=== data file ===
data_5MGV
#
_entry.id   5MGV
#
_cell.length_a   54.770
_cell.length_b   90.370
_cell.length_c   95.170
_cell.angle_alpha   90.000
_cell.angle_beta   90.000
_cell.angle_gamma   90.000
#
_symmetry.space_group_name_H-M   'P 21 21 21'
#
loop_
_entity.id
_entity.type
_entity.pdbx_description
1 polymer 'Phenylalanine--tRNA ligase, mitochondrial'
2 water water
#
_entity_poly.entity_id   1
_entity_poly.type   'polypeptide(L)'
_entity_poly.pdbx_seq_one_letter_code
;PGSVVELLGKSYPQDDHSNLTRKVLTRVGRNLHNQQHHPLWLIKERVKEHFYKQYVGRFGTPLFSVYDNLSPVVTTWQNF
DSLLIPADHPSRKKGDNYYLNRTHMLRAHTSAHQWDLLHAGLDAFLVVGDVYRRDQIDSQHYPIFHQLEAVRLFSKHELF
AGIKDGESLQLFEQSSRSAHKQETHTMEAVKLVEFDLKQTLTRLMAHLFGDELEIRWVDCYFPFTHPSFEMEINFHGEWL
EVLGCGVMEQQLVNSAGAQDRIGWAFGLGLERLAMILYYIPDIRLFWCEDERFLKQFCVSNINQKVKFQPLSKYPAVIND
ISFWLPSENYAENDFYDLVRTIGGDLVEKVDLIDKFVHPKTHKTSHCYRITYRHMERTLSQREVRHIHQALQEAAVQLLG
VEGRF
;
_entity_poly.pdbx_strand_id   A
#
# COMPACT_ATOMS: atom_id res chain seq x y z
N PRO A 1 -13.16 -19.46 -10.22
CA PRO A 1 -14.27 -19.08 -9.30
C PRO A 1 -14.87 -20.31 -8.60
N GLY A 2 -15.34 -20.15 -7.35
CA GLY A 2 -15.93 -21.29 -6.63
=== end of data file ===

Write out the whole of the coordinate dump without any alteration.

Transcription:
data_5MGV
#
_entry.id   5MGV
#
_cell.length_a   54.770
_cell.length_b   90.370
_cell.length_c   95.170
_cell.angle_alpha   90.000
_cell.angle_beta   90.000
_cell.angle_gamma   90.000
#
_symmetry.space_group_name_H-M   'P 21 21 21'
#
loop_
_entity.id
_entity.type
_entity.pdbx_description
1 polymer 'Phenylalanine--tRNA ligase, mitochondrial'
2 water water
#
_entity_poly.entity_id   1
_entity_poly.type   'polypeptide(L)'
_entity_poly.pdbx_seq_one_letter_code
;PGSVVELLGKSYPQDDHSNLTRKVLTRVGRNLHNQQHHPLWLIKERVKEHFYKQYVGRFGTPLFSVYDNLSPVVTTWQNF
DSLLIPADHPSRKKGDNYYLNRTHMLRAHTSAHQWDLLHAGLDAFLVVGDVYRRDQIDSQHYPIFHQLEAVRLFSKHELF
AGIKDGESLQLFEQSSRSAHKQETHTMEAVKLVEFDLKQTLTRLMAHLFGDELEIRWVDCYFPFTHPSFEMEINFHGEWL
EVLGCGVMEQQLVNSAGAQDRIGWAFGLGLERLAMILYYIPDIRLFWCEDERFLKQFCVSNINQKVKFQPLSKYPAVIND
ISFWLPSENYAENDFYDLVRTIGGDLVEKVDLIDKFVHPKTHKTSHCYRITYRHMERTLSQREVRHIHQALQEAAVQLLG
VEGRF
;
_entity_poly.pdbx_strand_id   A
#
# COMPACT_ATOMS: atom_id res chain seq x y z
N PRO A 1 -13.16 -19.46 -10.22
CA PRO A 1 -14.27 -19.08 -9.30
C PRO A 1 -14.87 -20.31 -8.60
N GLY A 2 -15.34 -20.15 -7.35
CA GLY A 2 -15.93 -21.29 -6.63